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The Unfortunate Casualties of the War on Drugs

Last year in California, a lonely, seventeen-year-old autistic student thought that he finally made a friend.  His “friend” was a fellow student named Daniel Briggs, and the two had art class together.  After a while, however, Briggs began to act strangely.  Briggs asked his “friend” to get him drugs.  In a barrage of sixty text messages over the course of three weeks, Briggs finally wore this special-needs student down.  With money that Briggs gave him, the student bought half of a joint from a homeless man and gave it to Briggs.  The autistic student purchased drugs for Briggs one more time before refusing to do so again.  At this point, Briggs, who was really a Sheriff’s Deputy named Daniel Zipperstein, cut all ties with the student.  Shortly thereafter, Deputy Zipperstein, the student’s only “friend,” arrested the teen in a sting that yielded twenty-two students, many of whom had special needs.

Undercover stings in schools invite abuse.  While the Los Angeles Police Depart pioneered this type of program in 1974, LAPD stopped using undercover stings in 2005 after finding that they often targeted vulnerable special-needs students, and were ineffective long term.  Like the autistic student who was coerced into buying drugs for his “friend,” police may find it easier to trick a special-needs student into committing a crime.  A 2007 Department of Justice study confirmed that undercover stings in schools are expensive, prevent the use of more effective problem-solving techniques, and “long term, . . . generally do not reduce [crime].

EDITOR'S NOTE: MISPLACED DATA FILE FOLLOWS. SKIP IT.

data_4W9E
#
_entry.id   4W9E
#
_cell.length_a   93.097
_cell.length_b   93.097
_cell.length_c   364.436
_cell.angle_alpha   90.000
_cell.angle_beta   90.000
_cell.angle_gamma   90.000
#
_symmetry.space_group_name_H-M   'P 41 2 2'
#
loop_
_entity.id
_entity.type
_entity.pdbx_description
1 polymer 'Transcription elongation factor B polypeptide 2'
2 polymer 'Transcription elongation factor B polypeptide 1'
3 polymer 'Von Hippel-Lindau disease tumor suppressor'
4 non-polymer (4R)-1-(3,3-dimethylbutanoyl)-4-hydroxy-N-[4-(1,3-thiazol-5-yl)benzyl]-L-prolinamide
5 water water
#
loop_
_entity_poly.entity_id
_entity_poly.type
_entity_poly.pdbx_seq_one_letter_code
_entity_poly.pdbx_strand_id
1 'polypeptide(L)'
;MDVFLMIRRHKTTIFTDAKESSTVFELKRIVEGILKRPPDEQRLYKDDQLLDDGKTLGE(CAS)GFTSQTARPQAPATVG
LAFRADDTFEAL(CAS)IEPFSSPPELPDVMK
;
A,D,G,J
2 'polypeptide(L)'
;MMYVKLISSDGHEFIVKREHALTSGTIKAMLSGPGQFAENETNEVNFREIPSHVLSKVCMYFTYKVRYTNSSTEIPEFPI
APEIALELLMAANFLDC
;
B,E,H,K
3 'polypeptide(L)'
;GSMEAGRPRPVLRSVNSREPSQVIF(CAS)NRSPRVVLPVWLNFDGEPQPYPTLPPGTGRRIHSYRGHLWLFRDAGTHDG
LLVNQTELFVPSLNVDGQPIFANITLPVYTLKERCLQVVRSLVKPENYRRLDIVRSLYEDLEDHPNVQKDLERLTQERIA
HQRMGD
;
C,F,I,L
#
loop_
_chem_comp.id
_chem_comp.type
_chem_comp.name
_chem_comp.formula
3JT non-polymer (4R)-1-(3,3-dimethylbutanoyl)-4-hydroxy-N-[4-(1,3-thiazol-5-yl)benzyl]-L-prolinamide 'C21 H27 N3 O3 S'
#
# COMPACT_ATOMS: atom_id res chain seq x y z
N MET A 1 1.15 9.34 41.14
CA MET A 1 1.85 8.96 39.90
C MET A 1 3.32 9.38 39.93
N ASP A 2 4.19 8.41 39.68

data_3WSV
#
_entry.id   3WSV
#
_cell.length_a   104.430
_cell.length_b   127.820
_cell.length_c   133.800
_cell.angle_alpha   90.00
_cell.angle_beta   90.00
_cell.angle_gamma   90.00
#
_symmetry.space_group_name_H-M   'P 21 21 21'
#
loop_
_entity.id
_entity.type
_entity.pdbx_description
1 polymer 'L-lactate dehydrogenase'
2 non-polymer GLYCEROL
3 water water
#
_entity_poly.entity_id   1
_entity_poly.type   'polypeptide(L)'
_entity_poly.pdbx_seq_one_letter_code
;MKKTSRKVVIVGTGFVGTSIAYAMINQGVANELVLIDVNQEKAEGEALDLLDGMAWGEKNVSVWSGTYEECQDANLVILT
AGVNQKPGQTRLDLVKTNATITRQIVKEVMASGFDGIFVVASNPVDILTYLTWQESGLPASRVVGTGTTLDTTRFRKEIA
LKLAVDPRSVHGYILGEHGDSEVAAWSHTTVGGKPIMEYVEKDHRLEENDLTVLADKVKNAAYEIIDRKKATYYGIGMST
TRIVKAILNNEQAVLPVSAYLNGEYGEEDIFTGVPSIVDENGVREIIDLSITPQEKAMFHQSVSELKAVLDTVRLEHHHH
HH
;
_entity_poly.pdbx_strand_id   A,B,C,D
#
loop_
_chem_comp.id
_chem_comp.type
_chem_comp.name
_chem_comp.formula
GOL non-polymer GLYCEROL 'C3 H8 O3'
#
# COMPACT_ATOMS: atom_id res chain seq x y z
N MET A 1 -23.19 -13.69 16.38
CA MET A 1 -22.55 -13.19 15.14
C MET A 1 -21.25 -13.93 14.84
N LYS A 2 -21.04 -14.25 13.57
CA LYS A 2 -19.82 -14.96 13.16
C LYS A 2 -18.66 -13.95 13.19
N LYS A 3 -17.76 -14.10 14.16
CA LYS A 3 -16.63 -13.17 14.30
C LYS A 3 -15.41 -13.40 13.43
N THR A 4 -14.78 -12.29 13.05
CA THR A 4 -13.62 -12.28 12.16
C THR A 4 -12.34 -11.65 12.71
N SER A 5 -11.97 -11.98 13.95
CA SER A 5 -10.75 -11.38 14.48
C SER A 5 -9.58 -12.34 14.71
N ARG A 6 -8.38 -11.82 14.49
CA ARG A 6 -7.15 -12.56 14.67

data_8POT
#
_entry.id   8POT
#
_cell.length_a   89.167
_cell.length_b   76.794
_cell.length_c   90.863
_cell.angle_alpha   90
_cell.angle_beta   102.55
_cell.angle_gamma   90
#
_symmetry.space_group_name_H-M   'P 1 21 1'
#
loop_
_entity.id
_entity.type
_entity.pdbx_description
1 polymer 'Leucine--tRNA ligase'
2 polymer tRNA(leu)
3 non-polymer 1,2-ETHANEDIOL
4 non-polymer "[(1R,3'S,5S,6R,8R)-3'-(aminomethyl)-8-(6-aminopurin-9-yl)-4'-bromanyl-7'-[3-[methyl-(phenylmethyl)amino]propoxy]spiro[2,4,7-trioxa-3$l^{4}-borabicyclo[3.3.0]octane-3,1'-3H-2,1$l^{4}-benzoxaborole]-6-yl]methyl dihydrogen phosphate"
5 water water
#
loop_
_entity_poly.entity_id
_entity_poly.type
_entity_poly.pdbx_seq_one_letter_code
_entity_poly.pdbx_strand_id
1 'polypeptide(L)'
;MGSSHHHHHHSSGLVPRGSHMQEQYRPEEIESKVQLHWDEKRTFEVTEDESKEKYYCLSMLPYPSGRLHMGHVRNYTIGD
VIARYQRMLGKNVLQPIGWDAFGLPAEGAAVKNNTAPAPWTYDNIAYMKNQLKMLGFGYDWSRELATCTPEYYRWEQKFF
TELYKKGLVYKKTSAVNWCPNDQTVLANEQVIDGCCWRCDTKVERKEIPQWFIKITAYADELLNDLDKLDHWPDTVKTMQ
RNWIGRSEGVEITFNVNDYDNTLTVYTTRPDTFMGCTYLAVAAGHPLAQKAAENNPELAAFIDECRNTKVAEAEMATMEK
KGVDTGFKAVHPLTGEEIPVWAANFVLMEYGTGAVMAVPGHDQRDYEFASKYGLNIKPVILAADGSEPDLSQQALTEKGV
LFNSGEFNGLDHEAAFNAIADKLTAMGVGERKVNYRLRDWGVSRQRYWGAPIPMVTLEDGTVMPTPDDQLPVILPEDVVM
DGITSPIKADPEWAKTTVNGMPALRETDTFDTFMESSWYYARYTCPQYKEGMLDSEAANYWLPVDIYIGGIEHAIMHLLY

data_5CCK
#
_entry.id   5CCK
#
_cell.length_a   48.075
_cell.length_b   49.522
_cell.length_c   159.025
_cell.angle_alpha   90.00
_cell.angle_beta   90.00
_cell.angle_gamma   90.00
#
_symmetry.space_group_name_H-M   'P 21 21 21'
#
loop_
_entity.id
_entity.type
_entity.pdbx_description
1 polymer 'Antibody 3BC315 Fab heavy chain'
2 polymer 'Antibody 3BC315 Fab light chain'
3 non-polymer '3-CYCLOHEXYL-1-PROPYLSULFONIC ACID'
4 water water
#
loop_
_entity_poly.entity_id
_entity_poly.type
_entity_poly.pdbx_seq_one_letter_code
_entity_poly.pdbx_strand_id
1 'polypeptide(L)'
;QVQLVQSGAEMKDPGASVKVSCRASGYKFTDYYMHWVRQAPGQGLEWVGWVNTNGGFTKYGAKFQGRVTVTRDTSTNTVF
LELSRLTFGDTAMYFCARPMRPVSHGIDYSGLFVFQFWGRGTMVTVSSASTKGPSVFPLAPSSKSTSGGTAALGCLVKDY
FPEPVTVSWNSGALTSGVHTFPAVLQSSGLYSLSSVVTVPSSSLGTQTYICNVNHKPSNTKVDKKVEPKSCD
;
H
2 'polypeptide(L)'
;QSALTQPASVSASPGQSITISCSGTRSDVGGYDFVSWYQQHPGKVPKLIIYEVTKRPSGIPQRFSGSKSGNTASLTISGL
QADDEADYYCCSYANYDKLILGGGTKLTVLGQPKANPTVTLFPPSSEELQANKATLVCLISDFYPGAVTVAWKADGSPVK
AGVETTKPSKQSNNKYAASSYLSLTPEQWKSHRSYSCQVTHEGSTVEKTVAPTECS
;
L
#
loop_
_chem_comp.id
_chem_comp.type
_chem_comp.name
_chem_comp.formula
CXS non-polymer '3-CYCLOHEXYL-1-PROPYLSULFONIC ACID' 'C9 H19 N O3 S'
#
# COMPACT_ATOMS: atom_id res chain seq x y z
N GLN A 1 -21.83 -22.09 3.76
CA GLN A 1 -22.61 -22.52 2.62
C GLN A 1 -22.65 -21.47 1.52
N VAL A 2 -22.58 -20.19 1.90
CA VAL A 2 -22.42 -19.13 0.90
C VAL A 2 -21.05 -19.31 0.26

Unfortunately, as a symptom of the (failing) war on drugs, some police departments continue to use undercover officers in schools.  The institutions that benefit from the war on drugs, like privatized prisons that want the profits that come with full cell occupancy and police officers who get overtime pay for each arrest, have everything to gain from these stings.  When police coerce vulnerable students into purchasing drugs and then arrest them, these students enter the criminal justice system, the officer gets his arrest, and the government gets its share of the proceeds.  However, these stings are neither effective at reducing crime nor helpful to society—the police essentially create the crime and then penalize it, rather than preventing or stopping a genuine, voluntary criminal act.  If we can’t call a truce to the war on drugs, we must at the very least outlaw abusive school stings.